“The ECHR basically used only indirect evidence, that is, mostly information available in the public domain,” Karolina Bubnytė told reporters at the Justice Ministry building on Thursday.
According to the lawyer, the key documents used by the ECHR were a US Senate Committee report released in, CIA documents, and research by international and non-governmental organizations.
“It hasn’t been established that this specific individual was transported by actual aircraft to or from Lithuania. It hasn’t been established that any specific Lithuanian officials was involved,” Bubnytė said.
“The court wasn’t quite convinced by us and we weren’t quite convinced by the court,” she added.
The government’s representative emphasized that the standards of evidence applied by the ECHR differ from than those applied by courts that hear criminal cases.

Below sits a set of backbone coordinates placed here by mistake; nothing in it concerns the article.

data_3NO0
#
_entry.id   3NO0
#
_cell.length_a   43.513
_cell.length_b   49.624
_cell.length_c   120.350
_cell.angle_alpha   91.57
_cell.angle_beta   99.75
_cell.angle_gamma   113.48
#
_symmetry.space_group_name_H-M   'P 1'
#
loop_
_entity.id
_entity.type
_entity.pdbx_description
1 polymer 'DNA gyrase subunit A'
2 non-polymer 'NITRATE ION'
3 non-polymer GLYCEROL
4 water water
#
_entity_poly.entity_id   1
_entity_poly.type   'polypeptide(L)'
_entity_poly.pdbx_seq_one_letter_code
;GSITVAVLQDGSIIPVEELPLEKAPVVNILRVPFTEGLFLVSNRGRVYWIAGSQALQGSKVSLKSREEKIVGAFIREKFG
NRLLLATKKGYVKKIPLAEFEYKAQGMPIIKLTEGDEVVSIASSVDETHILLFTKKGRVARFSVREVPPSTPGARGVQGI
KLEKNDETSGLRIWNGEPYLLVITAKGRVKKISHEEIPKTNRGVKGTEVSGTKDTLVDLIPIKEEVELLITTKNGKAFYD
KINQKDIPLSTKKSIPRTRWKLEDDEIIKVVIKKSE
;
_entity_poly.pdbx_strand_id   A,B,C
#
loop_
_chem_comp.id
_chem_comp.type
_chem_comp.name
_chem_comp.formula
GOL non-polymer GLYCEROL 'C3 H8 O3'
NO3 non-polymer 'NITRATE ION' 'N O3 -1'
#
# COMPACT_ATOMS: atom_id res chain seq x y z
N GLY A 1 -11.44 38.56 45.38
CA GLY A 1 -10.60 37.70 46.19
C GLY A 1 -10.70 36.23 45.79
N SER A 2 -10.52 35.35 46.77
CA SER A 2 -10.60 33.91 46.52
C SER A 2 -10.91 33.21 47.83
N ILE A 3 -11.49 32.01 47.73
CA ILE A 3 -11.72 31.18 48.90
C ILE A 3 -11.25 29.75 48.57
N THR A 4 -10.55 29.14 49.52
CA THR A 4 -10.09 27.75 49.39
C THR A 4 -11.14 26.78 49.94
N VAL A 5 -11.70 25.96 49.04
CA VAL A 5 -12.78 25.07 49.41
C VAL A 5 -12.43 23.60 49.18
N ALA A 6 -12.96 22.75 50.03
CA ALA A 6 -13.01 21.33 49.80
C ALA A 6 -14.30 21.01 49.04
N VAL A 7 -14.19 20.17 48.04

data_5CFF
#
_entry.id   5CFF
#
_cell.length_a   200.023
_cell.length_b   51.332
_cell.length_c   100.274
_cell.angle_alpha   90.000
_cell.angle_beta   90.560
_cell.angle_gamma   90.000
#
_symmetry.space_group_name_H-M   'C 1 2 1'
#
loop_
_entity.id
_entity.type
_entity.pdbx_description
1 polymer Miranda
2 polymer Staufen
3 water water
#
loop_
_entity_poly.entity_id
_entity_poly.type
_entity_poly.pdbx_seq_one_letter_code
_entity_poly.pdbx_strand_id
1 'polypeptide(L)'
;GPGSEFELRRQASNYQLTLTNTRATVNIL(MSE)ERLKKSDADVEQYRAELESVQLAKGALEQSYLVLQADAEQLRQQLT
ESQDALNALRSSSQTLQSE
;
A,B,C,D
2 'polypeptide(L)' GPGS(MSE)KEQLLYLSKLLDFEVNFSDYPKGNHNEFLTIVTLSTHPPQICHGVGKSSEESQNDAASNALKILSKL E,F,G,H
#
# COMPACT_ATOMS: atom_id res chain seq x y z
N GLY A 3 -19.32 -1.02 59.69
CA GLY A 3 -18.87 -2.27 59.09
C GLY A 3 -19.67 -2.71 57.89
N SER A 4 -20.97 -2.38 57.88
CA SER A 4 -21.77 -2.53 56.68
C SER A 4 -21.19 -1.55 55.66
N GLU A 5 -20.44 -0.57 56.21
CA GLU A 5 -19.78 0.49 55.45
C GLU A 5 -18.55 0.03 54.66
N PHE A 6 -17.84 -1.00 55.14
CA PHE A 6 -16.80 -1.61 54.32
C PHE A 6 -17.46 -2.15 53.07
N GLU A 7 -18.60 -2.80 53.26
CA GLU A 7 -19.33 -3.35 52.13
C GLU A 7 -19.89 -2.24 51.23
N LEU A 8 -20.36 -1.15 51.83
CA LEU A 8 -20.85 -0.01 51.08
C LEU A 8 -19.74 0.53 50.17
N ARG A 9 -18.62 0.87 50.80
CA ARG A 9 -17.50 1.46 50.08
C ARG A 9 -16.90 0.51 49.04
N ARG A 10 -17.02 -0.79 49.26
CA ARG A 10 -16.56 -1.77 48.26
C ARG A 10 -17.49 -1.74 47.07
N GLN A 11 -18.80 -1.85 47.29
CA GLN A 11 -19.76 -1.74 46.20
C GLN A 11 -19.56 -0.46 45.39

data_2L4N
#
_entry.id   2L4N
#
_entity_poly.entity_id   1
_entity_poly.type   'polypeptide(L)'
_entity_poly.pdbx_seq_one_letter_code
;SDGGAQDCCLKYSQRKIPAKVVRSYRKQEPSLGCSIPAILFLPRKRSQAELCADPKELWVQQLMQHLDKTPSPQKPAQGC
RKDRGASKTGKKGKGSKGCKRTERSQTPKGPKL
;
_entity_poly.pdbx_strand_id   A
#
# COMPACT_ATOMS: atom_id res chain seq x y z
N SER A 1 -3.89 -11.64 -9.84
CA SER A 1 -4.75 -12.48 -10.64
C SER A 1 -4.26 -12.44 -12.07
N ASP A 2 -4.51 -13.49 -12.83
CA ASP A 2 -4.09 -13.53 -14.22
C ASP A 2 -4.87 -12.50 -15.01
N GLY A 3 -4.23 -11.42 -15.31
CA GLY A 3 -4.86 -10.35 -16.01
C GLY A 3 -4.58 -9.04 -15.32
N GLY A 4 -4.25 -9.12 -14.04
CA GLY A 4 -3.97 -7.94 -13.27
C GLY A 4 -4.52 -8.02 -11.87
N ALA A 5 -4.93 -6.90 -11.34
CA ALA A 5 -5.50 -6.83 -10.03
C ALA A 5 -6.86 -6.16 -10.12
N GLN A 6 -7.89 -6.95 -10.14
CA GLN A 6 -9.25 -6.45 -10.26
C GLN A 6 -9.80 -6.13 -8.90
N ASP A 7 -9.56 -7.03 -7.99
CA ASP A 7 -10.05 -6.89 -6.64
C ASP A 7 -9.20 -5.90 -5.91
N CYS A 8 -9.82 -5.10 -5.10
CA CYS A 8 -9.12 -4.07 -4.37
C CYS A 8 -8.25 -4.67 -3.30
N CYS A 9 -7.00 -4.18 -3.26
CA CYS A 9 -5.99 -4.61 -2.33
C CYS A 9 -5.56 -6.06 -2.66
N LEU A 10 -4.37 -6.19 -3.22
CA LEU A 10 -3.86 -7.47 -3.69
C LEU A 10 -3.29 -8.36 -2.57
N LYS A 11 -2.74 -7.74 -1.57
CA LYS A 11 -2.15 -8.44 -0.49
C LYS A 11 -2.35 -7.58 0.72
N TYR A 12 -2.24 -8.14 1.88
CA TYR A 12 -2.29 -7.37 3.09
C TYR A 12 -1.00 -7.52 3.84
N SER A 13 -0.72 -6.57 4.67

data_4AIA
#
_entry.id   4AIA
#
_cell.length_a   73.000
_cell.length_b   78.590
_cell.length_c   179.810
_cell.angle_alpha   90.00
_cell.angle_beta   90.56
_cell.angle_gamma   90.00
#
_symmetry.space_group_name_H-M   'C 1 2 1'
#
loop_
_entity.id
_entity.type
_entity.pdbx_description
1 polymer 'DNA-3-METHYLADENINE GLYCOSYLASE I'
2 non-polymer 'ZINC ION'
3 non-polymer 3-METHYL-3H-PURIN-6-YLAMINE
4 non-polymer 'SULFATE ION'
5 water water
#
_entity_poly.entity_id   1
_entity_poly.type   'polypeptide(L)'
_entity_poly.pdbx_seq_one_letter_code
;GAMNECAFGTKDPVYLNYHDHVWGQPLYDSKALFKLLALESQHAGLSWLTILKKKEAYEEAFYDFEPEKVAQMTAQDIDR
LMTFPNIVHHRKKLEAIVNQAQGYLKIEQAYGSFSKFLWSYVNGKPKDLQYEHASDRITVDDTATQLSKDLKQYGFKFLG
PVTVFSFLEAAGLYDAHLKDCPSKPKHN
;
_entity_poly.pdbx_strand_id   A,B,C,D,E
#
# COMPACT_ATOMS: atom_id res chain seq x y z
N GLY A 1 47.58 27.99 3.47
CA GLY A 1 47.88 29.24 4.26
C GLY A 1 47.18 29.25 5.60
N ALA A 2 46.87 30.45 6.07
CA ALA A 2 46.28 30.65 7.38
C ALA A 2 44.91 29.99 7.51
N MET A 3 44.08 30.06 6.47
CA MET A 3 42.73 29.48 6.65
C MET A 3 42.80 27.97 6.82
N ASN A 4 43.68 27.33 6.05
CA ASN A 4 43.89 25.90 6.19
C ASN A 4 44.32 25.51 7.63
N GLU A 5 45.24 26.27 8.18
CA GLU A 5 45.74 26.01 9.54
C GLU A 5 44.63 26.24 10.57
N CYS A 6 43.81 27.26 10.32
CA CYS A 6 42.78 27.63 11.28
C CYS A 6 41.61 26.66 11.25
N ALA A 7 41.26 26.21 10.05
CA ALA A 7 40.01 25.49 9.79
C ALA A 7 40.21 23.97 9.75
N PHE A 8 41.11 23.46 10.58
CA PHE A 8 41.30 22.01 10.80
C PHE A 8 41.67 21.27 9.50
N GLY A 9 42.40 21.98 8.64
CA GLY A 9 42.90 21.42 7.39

According to her, it is sufficient for the Strasbourg-based court to establish that a fact is more likely than unlikely.
The ECHR ruled on Thursday that Lithuania hosted a secret CIA prison for terror suspects in 2005 to 2006.
The court ordered Lithuania to pay 130,000 euros to Abu Zubaydah, a Saudi Arabia-born Palestinian who is currently held at the Guantanamo base, in compensation for his arbitrary detention in Lithuania.
US officials say that the man was is a member of the Al Qaeda and was involved in the September 11, 2001 attacks on the United States.